Chinese Catholics celebrate the Feast of the Ascension at the underground Zhongxin Bridge Church in Tianjin in 2015. A secretive 2018 two-year agreement between Beijing and the Vatican was renewed on Oct. 22 despite warnings from underground Chinese priests loyal to Rome that they have only become more marginalized since it was signed. (Photo: Greg Baker/AFP)
The recently renewed Sino-Vatican provisional agreement on appointing bishops has been questioned by many observers. Even though the Holy See has repeatedly reaffirmed the benefit of such a development, many commentators remain doubtful. For them, the agreement does not really bring any good to Chinese Catholics but gives more leverage to the administration to control the clergy.
In a context where political pressure and administrative interference on official and unofficial communities have increased significantly, many do not understand how the Holy See can present the agreement as positive.
The main critical argument refers to newly appointed bishops. Over the past two years, only a very few bishops came to office while many episcopal seats remain vacant. Thus, progress seems extremely limited while political pressure continues to increase. In the eyes of most observers, if the agreement is incapable of appointing new bishops, it only helps state officials to increase their anti-religious control. Thus, it brings more harm than good.
This rationale needs to be questioned. It is true that about 40 episcopal seats remain empty today. But which seats are we referring to? Due to historical reasons, the Holy See continues to apply the pre-1949 map of Chinese ecclesial structures. For Rome, the country remains organized into 143 jurisdictions (dioceses and apostolic prefectures). Yet many agree that this mapping of Chinese Catholicism is outdated and needs updates.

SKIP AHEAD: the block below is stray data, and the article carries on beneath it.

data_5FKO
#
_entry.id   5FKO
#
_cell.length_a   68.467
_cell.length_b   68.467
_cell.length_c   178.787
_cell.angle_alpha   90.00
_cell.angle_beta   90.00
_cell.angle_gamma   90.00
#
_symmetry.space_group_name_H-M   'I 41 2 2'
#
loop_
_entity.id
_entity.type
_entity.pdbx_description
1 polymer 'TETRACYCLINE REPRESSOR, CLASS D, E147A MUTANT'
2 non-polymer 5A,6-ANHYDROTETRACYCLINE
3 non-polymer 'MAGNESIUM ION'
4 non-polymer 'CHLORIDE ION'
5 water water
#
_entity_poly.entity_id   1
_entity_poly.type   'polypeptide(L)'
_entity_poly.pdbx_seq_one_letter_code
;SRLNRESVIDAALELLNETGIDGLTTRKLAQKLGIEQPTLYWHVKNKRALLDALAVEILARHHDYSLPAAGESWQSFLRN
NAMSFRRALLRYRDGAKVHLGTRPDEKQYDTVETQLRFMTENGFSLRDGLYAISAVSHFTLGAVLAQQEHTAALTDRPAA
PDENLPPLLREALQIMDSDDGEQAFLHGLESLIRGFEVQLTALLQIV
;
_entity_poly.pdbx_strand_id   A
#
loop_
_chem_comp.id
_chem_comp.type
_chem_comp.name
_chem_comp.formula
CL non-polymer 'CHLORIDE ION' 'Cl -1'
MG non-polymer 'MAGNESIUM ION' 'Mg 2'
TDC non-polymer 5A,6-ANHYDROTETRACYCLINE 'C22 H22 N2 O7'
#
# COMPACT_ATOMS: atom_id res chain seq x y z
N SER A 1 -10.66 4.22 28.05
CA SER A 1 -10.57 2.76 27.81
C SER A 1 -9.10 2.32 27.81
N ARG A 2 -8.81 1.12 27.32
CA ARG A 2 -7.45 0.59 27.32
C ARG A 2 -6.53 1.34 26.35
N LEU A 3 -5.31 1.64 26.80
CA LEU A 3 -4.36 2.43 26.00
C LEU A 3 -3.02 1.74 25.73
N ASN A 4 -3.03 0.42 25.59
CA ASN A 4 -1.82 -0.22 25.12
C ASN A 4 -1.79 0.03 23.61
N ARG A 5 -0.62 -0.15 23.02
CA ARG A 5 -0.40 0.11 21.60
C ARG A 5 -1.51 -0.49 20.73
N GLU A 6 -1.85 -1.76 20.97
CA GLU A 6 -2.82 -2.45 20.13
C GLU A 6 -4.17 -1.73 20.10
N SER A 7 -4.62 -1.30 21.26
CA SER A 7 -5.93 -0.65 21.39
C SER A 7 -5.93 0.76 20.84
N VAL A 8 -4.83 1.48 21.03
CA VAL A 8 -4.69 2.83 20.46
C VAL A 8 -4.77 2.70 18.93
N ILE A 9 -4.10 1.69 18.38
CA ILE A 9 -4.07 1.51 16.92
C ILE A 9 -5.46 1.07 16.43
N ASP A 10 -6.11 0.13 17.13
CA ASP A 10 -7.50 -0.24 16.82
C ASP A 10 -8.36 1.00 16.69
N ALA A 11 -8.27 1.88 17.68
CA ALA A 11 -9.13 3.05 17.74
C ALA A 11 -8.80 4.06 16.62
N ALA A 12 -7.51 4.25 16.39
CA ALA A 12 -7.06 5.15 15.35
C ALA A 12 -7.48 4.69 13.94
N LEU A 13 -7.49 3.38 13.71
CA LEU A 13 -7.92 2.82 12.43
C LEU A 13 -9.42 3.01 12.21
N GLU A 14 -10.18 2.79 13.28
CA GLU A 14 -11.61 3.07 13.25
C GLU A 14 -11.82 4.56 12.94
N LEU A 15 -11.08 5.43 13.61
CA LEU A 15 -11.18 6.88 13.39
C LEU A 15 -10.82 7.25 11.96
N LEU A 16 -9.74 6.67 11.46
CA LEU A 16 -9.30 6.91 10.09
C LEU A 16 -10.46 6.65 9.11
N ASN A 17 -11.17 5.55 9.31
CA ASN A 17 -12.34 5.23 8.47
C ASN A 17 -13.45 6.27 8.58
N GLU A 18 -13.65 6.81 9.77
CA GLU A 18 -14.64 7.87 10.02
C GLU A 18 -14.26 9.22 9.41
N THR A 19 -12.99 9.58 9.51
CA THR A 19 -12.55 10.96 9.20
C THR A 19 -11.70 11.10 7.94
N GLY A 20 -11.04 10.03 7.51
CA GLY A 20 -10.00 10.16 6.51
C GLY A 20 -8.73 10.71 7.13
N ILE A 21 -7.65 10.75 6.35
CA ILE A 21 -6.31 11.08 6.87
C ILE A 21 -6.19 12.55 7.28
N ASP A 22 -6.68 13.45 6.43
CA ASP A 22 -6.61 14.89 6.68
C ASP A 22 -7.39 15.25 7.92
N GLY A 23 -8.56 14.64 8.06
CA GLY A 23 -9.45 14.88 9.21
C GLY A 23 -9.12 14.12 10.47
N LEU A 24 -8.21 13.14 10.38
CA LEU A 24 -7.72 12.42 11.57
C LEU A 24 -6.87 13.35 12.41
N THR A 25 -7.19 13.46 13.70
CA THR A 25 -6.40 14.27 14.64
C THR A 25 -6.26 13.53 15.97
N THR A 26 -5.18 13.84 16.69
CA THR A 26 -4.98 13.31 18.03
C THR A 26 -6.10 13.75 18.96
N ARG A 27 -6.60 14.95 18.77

Over the past decades, the Chinese Patriotic Catholic Association has unilaterally abolished or merged more than 40 ecclesial jurisdictions and established a few ones. Thus, in the eyes of Beijing, China counts only 104 Catholic dioceses. This means that Beijing and Rome do not share the same mapping of the Chinese Catholicism. And between their two conflicting maps, the exact number of needed bishops is unclear.
Still, a significant number of episcopal seats remain empty. Why? Is that beneficial or detrimental to the Church? I would like to take the example of one eastern province of the country to see how things work on the ground. Of course, this cannot summarize the complexity of the whole country. But it sheds light on factors we need to consider.
The province in question hosts four state-approved dioceses. Three are small in size but with a robust number of Catholics. The last one covers a vast and mountainous territory — almost half of the entire province — with small and scattered Christian communities. This extended diocese is the fusion of two apostolic prefectures plus a few parishes — a decision that has not yet been approved by Rome. During the Maoist Era and after, since they were no local priests, local Catholics were supported by clergy members visiting from nearby dioceses. Until today, this diocese has never had a bishop.
Before the agreement, one small diocese of this province had one official bishop and its ecclesial situation was relatively harmonious. Another diocese, however, was sharply divided between a vast majority of underground Catholics and a minority of official ones. While both camps had their own bishop, the state-approved bishop was excommunicated by Rome due to his illicit ordination. Thus, the 2018 provisional agreement reintegrated him into the communion of the Church. And to do so, the underground bishop was asked to become his auxiliary.
Yet tensions between priests remained extremely high. And just before the renewal of the Sino-Vatican agreement last month, the former underground bishop — a humble man with modest education dealing with a restless clergy and a devious Religious Affairs Bureau — finally resigned from his auxiliary office.